VT relying on out-of-state donations to fight its own GMO legal battles


FOOD FIGHT: Vermont’s GMO legal defense fund allows food advocates nationwide to use the state’s legal system for their cause.

By Bruce Parker | Vermont Watchdog

MONTPELIER, Vt. — Now that Vermont has officially been sued over its GMO labeling law, Gov. Peter Shumlin and Attorney General William Sorrell will be using out-of-state money to help defend the law in court.

According to the Department of Finance and Management, Food Fight Fund Vermont, a special fund created to defend the GMO law in court, has received more than $17,000 in donations since Shumlin signed the GMO bill May 8. Of the more than 400 donors who have contributed to the fund so far, nearly three out of four live outside of the state.

“We put Vermont’s legal system up for bids,” state Sen. Norm McAllister, R-Franklin, said of the state’s legal defense fund. “Whoever comes along with the most money can buy whatever they want.”

McAllister, one of only a few state lawmakers who opposed the GMO bill, said Food Fight Fund Vermont sends a message to national special interest groups that Vermont is open to the highest bidder.

“If you’ve got an advocacy thing you want to go for, we’ll start up a fund and let people donate to it, and we’ll let the state fight it for you, mostly with tax dollars. It’s disgusting,” he said.

State Sen. Kevin Mullin, R-Rutland, was similarly troubled that Vermont would fight its legal battles with out-of-state donations.

“It’s a dangerous policy. What you’re saying to anybody that’s lobbying for any proposal is, ‘You go out and get your people to contribute to a fund and we’ll allow the state to defend it.’… It makes no sense.”

According to the lawsuit filed last Thursday by the Grocery Manufacturers Association and three other trade groups, the GMO labeling law violates food manufacturers’ First Amendment rights by compelling them to “convey an opinion with which they disagree.”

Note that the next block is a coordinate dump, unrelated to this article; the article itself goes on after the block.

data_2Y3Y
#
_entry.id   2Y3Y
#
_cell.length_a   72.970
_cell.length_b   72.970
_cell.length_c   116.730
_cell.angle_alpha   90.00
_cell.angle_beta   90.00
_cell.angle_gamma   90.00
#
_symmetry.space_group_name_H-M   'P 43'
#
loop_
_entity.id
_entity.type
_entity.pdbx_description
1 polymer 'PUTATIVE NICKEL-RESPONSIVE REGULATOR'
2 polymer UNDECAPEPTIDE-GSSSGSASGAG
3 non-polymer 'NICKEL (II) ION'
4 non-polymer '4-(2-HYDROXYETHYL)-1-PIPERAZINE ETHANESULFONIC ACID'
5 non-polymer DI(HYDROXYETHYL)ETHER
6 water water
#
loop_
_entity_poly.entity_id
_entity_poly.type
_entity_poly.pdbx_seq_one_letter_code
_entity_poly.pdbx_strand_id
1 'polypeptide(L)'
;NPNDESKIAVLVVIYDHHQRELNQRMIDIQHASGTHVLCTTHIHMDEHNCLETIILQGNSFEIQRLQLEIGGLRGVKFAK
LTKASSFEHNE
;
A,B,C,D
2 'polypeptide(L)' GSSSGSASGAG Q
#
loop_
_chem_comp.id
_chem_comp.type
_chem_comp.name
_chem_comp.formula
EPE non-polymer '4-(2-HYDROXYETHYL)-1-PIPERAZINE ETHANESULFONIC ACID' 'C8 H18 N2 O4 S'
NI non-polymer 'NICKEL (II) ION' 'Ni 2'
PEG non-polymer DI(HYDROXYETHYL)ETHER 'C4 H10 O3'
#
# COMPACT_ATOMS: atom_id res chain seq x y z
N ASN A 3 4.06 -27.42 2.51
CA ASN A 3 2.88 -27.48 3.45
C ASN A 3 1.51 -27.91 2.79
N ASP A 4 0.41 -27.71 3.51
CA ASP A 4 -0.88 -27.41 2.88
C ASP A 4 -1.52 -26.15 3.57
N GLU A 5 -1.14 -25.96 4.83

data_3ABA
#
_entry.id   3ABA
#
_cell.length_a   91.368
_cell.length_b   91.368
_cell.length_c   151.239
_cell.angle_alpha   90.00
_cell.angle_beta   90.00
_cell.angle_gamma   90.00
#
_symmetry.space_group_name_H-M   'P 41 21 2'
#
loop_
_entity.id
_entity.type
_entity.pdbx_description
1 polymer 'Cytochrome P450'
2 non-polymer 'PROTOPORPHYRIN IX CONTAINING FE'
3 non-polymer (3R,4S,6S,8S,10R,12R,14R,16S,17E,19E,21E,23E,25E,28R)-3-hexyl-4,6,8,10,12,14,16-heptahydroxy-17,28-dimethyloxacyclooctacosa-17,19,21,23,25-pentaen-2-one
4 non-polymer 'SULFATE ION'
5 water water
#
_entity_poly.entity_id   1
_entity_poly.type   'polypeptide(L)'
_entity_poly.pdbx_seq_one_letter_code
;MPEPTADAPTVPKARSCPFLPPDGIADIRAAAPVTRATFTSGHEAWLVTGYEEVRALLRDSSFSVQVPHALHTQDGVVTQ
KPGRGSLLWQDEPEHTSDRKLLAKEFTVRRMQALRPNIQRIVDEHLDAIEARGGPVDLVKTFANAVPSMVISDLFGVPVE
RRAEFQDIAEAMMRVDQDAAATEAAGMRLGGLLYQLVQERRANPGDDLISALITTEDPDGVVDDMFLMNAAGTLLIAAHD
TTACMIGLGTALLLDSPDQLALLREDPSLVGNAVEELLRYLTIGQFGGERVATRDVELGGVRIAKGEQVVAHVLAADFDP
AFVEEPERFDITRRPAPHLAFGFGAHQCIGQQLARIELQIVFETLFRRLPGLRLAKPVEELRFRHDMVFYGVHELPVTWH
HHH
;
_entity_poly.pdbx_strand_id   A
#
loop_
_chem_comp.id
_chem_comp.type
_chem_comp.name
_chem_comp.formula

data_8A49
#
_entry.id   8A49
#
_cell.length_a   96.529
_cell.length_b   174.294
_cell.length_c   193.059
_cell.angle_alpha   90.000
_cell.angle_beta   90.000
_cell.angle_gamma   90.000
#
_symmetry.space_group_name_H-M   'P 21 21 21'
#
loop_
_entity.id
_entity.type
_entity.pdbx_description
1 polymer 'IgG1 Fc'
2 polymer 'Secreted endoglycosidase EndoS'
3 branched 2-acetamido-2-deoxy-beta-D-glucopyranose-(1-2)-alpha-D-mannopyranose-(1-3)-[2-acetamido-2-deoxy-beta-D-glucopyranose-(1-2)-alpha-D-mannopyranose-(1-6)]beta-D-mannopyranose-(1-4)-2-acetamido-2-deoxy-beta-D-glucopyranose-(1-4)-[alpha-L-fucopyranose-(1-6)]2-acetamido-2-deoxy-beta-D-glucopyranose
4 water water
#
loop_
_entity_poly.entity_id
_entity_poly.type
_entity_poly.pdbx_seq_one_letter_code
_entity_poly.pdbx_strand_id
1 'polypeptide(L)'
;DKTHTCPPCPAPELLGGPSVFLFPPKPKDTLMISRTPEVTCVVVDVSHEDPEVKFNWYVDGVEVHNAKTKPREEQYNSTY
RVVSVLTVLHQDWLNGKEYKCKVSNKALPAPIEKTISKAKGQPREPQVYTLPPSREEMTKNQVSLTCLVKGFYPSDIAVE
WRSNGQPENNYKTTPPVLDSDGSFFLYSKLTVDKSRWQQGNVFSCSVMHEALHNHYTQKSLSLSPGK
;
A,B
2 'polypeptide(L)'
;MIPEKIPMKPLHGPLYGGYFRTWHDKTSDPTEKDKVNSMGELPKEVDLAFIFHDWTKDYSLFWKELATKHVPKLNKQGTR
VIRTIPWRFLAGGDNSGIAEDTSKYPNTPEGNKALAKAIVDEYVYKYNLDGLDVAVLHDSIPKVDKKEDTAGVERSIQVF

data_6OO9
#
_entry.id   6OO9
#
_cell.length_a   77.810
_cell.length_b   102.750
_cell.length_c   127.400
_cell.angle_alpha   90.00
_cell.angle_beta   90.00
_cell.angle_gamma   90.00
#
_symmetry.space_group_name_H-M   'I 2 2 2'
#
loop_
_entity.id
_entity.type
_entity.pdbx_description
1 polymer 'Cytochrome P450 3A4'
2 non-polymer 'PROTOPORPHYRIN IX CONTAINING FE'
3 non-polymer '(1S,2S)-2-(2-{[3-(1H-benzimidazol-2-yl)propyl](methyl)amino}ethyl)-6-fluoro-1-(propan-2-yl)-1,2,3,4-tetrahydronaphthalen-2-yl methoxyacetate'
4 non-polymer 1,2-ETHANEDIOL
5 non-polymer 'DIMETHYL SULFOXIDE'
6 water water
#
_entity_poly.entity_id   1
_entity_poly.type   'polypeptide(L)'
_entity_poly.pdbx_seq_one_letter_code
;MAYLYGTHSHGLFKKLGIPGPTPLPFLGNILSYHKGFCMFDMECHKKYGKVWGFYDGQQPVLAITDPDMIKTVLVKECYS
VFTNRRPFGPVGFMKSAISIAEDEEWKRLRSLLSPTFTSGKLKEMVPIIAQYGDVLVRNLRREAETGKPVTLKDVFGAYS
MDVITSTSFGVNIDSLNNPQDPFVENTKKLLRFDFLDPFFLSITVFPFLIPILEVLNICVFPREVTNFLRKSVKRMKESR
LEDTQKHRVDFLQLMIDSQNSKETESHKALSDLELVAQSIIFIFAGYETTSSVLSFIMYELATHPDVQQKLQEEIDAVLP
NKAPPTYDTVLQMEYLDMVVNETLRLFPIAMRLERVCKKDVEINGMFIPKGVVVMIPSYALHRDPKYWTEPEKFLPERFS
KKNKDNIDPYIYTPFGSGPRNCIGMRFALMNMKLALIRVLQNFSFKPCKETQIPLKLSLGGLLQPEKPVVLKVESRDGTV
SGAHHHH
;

The groups argue the Vermont law is unconstitutional on multiple grounds — namely, states can’t regulate commercial speech without demonstrating a substantial governmental interest; Congress alone has authority to regulate interstate commerce; and the GMO law conflicts with the federal Nutrition Labeling and Education Act, requiring the state law to yield to federal law.

To fight the complaints, the Legislature created Food Fight Fund Vermont with a $1.5 million target. But if the state loses in court, legal costs are expected to rise to between $5 million and $8 million.

The use of special funds for political activism is new in Vermont. According to Sue Zeller, the state’s chief performance officer, Vermont has traditionally used special funds to appropriate money for nonpartisan needs of the state.

“There are literally hundreds of special funds. … . A few funds are set up specifically for donations, such as the Fish and Wildlife Fund,” Zeller told Vermont Watchdog. “After Tropical Storm Irene devastated the state in 2011, there was a specific recovery fund set up which received a lot of donations.”

Since 2012, the special funds that have received the most donations are as follows:

Nongame Wildlife Fund ($862,163)

Youth Conservation Corps ($489,171)

Military Vets Cemetery Contribution ($441,656)

Gates Foundation Grants ($275,000)

Miscellaneous Special Revenue Fund ($246,585)

Children’s Trust Fund ($192,490)

Health Department Special Fund ($157,450)

Vermont Clean Energy Development Fund ($132,102)

Miscellaneous Grants Fund ($110,000)

Vermont Veterans Fund ($108,246)

If Food Fight Fund Vermont attains its goals, it would likely become the No.1 special fund in the state.

While Zeller said she was uncertain about rules governing advocacy with regard to special funds, she nevertheless saw potential for abuses.

“The state has to be careful about donations when you’re talking public (needs) versus advocacy. … . I can imagine it could create an issue. How could you take money from one side and not from the other side?” she said.

McAllister said the fund is just another way the state wastes taxpayer dollars.

“We will lose this lawsuit big time. They’re going to make an example out of Vermont, because we always want to be the first. There will be no end to the expenses they’ll put toward this defense, and the taxpayers will pick up the tab for it,” he said.

Contact Bruce Parker at bparker@watchdog.org